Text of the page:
Submission for OMB Review; 30-Day Comment Request; HIV Study in Blood Donors From Five Chinese Regions (NHLBI)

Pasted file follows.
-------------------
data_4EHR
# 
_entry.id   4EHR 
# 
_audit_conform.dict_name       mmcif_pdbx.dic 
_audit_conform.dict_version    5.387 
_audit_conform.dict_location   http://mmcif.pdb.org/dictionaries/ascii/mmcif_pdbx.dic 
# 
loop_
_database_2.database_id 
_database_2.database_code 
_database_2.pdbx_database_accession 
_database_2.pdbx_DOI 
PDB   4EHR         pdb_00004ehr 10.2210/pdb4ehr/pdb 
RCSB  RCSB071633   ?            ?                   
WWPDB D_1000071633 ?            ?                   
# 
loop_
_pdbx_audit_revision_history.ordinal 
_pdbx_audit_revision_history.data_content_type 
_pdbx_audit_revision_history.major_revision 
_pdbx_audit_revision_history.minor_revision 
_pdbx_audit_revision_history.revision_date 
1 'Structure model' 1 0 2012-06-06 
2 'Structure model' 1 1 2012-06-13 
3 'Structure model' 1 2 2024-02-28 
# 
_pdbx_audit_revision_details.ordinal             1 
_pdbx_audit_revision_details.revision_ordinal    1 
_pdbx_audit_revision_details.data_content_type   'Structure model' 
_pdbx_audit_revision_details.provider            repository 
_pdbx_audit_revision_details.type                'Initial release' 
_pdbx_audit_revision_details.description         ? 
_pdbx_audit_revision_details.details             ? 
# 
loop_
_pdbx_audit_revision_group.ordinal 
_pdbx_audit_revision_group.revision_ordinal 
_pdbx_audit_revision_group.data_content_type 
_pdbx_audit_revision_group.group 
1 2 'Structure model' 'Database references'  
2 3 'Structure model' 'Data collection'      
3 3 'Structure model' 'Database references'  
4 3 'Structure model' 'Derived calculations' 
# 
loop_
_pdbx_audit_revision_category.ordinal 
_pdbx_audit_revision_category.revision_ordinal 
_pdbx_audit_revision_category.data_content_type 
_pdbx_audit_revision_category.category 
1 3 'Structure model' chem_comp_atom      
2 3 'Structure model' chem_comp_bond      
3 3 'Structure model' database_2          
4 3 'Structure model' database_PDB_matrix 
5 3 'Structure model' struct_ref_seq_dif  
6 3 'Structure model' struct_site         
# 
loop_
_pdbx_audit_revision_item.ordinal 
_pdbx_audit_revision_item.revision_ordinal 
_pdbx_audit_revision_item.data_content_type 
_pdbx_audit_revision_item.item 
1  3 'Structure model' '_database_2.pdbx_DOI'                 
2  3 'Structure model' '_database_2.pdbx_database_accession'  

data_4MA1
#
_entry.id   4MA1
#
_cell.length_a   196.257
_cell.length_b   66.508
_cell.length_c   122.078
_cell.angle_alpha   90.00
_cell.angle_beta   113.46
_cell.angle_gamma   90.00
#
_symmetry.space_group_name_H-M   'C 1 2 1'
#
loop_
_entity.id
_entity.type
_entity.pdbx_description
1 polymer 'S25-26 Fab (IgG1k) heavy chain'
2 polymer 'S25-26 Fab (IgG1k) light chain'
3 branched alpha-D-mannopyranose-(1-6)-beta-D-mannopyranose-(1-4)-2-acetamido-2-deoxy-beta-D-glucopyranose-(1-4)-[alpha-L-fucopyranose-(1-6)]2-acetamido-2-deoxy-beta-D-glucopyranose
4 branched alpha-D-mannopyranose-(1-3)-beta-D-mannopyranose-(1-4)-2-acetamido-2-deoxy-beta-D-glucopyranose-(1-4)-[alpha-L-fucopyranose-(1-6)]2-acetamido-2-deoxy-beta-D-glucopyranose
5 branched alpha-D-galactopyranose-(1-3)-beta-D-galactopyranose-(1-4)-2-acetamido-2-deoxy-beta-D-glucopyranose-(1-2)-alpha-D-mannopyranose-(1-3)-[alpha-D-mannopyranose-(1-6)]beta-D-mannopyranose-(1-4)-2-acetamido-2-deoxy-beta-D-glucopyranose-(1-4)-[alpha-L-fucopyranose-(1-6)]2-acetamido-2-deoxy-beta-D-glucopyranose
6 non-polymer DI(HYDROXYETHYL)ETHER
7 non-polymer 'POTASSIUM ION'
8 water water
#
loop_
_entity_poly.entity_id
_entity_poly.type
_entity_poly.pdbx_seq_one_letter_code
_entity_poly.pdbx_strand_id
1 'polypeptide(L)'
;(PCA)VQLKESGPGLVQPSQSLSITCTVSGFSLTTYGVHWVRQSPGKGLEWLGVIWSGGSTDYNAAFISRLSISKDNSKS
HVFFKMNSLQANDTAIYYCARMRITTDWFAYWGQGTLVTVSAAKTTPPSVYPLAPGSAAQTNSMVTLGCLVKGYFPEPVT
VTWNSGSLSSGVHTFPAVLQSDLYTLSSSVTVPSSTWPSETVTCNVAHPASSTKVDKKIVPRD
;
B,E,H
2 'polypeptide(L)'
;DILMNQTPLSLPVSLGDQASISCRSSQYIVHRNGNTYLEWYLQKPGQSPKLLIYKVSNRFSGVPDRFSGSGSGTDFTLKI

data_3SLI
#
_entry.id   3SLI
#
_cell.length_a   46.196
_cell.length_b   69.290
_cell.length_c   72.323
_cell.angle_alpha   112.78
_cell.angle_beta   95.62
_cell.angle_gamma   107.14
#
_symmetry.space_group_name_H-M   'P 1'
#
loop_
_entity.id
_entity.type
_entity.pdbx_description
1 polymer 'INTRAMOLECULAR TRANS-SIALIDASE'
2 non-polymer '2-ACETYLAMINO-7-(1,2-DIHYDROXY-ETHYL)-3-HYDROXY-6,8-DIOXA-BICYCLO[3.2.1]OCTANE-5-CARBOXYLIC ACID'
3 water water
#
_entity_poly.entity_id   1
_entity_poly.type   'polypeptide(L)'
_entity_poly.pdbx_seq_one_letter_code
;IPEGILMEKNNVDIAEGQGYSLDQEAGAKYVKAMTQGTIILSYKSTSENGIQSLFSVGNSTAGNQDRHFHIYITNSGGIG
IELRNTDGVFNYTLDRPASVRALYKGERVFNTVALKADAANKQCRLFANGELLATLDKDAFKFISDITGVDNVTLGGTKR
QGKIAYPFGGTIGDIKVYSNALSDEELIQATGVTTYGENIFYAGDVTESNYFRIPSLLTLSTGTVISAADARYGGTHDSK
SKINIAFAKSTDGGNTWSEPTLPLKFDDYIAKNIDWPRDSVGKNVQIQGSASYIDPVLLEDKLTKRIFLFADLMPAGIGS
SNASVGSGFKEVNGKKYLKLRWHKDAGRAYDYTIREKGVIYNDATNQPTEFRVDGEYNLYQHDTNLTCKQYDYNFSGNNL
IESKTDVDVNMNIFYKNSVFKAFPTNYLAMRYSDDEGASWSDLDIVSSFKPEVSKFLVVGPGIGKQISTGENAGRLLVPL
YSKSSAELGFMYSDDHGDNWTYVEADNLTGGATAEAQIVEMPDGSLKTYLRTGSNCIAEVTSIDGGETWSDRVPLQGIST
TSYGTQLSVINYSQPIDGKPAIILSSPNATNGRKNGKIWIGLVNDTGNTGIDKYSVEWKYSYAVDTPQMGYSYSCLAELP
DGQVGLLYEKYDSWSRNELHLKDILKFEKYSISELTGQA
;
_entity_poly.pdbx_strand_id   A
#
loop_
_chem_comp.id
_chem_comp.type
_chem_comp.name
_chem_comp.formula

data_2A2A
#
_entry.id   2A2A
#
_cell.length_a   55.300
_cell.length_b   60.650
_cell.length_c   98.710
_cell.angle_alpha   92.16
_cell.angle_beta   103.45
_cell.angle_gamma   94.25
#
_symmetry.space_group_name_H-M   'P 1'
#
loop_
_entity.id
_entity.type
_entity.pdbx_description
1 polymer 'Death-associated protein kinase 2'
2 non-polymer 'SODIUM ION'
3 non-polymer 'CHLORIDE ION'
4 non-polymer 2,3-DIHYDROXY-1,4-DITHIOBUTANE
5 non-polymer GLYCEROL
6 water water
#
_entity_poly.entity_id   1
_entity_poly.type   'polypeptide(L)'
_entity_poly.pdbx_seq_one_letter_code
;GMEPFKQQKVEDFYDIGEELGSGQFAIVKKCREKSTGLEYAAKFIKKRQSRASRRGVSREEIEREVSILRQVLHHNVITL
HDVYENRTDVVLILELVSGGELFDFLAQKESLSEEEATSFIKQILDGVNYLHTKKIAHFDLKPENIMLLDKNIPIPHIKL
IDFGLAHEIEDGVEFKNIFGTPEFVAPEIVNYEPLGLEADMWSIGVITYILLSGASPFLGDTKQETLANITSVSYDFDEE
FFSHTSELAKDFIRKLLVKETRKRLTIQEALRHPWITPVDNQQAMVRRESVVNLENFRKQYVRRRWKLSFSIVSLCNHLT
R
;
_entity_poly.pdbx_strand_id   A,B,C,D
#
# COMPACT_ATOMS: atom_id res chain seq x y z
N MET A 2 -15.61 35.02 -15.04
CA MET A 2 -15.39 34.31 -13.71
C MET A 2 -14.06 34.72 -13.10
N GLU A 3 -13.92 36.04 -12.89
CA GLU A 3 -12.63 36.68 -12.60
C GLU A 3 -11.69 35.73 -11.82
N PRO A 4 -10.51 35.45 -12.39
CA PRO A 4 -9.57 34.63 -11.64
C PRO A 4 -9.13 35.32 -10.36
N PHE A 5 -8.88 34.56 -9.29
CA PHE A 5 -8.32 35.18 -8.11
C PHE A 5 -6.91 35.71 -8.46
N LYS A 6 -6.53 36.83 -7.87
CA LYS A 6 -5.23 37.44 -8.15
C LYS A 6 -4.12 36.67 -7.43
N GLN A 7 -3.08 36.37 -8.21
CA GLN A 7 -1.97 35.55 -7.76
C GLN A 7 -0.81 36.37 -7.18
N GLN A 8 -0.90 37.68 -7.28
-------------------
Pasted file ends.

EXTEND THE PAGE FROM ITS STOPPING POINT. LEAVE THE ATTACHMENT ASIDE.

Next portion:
Under the provisions of Section 3507(a)(1)(D) of the Paperwork Reduction Act of 1995, the National Institutes of Health (NIH) has submitted to the Office of Management and Budget (OMB) a request for review and approval of the information collection listed below. This proposed information collection was previously published in the Federal Register in Volume 79, June 12, 2014 on page 33764 and allowed 60-days for public comment. One public comment was received that was a personal opinion regarding conducting research about the Chinese blood donation system. The purpose of this notice is to allow an additional 30 days for public comment. The National Institutes of Health (NIH) may not conduct or sponsor, and the respondent is not required to respond to, an information collection that has been extended, revised, or implemented on or after October 1, 1995, unless it displays a currently valid OMB control number. Direct Comments to OMB: Written comments and/or suggestions regarding the item(s) contained in this notice, especially regarding the estimated public burden and associated response time, should be directed to the: Office of Management and Budget, Office of Regulatory Affairs, OIRAsubmission@omb.eop.gov or by fax to 202-395-6974, Attention: NIH Desk Officer. Comment Due Date: Comments regarding this information collection are best assured of having their full effect if received within 30-days of the date of this publication. For Further Information: To obtain a copy of the data collection plans and instruments or request more information on the proposed project contact: Simone Glynn, MD, Project Officer/ICD Contact, Two Rockledge Center, Suite 9142, 6701 Rockledge Drive, Bethesda, MD 20892, or call 301-435-0065, or Email your request, including your address to: firstname.lastname@example.org. Formal requests for additional plans and instruments must be requested in writing. Proposed Collection: HIV Study in Blood Donors from Five Chinese Regions, 0925-0596 reinstatement with change, National Heart, Lung and Blood Institute (NHLBI). Need and Use of Information Collection: This Study is a reinstatement with change of OMB Number: 0925-0596 expiration date, January 31, 2012. To better understand the diversifying and changing Human Immunodeficiency Virus (HIV) epidemic, and contemporary HIV risk factors, especially those associated with recent HIV infections, this HIV risk factor study in China is proposed as part of the Recipient Epidemiology and Donor Evaluation Study-III (REDS-III). The major objectives of the study will be to evaluate the proportion of blood donors in China who test positive for HIV and have acquired their infection recently or more remotely; the risk of releasing a blood product that contains HIV (HIV residual risk); and the risk factors associated with HIV infection in China. The study will also assess the frequency of distinct HIV-1 viral lineages and drug resistant mutations among HIV-positive blood donors. In 2011, there were 780,000 people infected with HIV in China and it is estimated that over 300,000 HIV infected people in China are not aware of their infection status. The large migrating population and the complexity of HIV transmission routes in China make it difficult to implement a comprehensive and effective national HIV control strategy. Risk factors for infections can change over time; thus, identifying factors that contribute to the recent spread of HIV in a broad cross-section of an otherwise unselected general population, such as blood donors, is highly important for obtaining a complete picture of the epidemiology of HIV infection in China. Because the pace of globalization means infections can cross borders easily, the study objectives have direct relevance for HIV control in the US and globally. Recent years have seen an increase in blood donations from repeat donors in most Chinese regions. This increase permits longer-term follow-up and testing of repeat donors which allow for calculation of new HIV infection rates and residual risks. The HIV data, for both recently and remotely acquired infections, from the proposed study will complement existing data on HIV risks obtained from general and high risk populations to provide comprehensive HIV surveillance data for China. This study will also monitor genetic characteristics of recently acquired infections through genotyping and drug resistance testing, thus serving a US and global public health imperative to monitor the genotypes of HIV that have recently been transmitted. For HIV, the additional monitoring of drug resistance patterns in newly acquired infection is critical to determine if currently available antiretroviral medicines are capable of combating infection. Genotyping and host response information are scientifically important not only to China, but to the US and other nations since they provide a broader global understanding of how to most effectively manage and potentially prevent HIV, for example through vaccine development. Efforts to develop vaccines funded by the National Institutes of Health and other US-based organizations may directly benefit from the findings of this study. Blood donors are tested for transfusion-transmissible infections including HIV when they present to donate, and test result information as well as demographic data will be routinely collected in a database at the five blood centers participating in REDS-III studies (located in the cities of Chongqing, Liuzhou, Luoyang, Mianyang, and Urumqi). These data will allow for calculation of HIV incidence, prevalence, and residual risk. Additionally, a case-control study will be conducted over a 2 and \1/2\ year period to evaluate the risk factors associated with HIV infection among blood donors. Cases will be defined as potential donors who deny risks on the donor screening questionnaire but are found to be positive on HIV testing (their donation is discarded), HIV-positive donors who gave blood at one of the five blood centers as stated above (primary sites) or at blood centers located in the Guangxi Autonomous Region (peripheral sites, recruited through the Guangxi CDC for this study only but not other REDS-III studies) will be eligible to participate and complete a Risk Factor Questionnaire that will assess general demographic and risk factor information pertinent to HIV infection. Controls will be negative for HIV on confirmatory testing. Assuming 50% response rate, it is anticipated that 390 HIV- positive donors and 960 controls will participate in the case control study. The results of this study will contribute to global HIV surveillance and prevention, provide a broader global understanding of HIV epidemiology, and support public health efforts to most effectively manage and potentially prevent HIV transmission both worldwide and in the US. OMB approval is requested for 3 years. There are no costs to respondents other than their time. The total estimated burden hours are 450.